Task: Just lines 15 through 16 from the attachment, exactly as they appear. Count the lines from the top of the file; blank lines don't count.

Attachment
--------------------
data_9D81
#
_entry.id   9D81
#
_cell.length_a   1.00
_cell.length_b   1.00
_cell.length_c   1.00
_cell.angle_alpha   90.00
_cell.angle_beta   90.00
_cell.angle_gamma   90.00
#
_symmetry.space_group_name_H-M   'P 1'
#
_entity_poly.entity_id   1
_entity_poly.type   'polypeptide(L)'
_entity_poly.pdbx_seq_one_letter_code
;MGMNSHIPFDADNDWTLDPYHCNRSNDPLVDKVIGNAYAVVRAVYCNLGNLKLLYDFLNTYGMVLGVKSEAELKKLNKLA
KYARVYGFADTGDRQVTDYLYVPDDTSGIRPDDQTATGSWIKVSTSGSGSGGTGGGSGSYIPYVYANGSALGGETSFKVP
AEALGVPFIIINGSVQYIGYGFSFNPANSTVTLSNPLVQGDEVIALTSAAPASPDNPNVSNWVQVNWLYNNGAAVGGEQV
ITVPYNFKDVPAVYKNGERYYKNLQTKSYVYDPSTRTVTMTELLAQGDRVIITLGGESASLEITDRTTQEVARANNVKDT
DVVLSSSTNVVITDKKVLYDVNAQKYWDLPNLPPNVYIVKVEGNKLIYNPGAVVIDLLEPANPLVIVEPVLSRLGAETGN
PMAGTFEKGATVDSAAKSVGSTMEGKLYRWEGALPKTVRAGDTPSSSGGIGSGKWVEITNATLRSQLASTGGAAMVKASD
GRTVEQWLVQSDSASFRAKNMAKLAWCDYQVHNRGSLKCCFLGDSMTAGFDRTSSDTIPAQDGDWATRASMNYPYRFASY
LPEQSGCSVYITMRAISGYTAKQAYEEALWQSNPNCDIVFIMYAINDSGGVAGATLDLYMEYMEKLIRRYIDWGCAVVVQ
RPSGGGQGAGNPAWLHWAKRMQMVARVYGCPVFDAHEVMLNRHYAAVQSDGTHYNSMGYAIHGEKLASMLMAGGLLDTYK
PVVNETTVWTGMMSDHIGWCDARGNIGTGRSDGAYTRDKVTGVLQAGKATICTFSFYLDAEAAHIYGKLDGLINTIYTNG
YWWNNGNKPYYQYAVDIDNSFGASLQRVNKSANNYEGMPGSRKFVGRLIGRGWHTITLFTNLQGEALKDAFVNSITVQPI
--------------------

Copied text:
_entity_poly.type   'polypeptide(L)'
_entity_poly.pdbx_seq_one_letter_code